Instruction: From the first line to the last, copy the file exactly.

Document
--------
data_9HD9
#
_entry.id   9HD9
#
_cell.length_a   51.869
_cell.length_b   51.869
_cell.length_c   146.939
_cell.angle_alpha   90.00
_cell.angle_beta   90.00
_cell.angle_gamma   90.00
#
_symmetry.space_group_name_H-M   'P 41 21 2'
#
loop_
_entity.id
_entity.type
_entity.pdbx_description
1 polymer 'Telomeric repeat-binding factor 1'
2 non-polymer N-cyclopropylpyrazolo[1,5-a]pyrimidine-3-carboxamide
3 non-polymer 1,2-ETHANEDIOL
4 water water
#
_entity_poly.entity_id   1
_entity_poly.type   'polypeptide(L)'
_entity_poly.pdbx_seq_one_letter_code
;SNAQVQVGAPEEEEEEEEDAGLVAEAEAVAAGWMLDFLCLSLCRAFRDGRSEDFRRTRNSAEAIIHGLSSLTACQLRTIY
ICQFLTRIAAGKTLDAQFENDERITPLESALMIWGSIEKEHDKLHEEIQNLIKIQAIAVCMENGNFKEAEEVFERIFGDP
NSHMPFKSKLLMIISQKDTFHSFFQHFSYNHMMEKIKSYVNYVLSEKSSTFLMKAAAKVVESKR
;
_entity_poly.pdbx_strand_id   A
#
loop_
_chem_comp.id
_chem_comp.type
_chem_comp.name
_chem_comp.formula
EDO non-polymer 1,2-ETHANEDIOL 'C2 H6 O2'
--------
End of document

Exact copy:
data_9HD9
#
_entry.id   9HD9
#
_cell.length_a   51.869
_cell.length_b   51.869
_cell.length_c   146.939
_cell.angle_alpha   90.00
_cell.angle_beta   90.00
_cell.angle_gamma   90.00
#
_symmetry.space_group_name_H-M   'P 41 21 2'
#
loop_
_entity.id
_entity.type
_entity.pdbx_description
1 polymer 'Telomeric repeat-binding factor 1'
2 non-polymer N-cyclopropylpyrazolo[1,5-a]pyrimidine-3-carboxamide
3 non-polymer 1,2-ETHANEDIOL
4 water water
#
_entity_poly.entity_id   1
_entity_poly.type   'polypeptide(L)'
_entity_poly.pdbx_seq_one_letter_code
;SNAQVQVGAPEEEEEEEEDAGLVAEAEAVAAGWMLDFLCLSLCRAFRDGRSEDFRRTRNSAEAIIHGLSSLTACQLRTIY
ICQFLTRIAAGKTLDAQFENDERITPLESALMIWGSIEKEHDKLHEEIQNLIKIQAIAVCMENGNFKEAEEVFERIFGDP
NSHMPFKSKLLMIISQKDTFHSFFQHFSYNHMMEKIKSYVNYVLSEKSSTFLMKAAAKVVESKR
;
_entity_poly.pdbx_strand_id   A
#
loop_
_chem_comp.id
_chem_comp.type
_chem_comp.name
_chem_comp.formula
EDO non-polymer 1,2-ETHANEDIOL 'C2 H6 O2'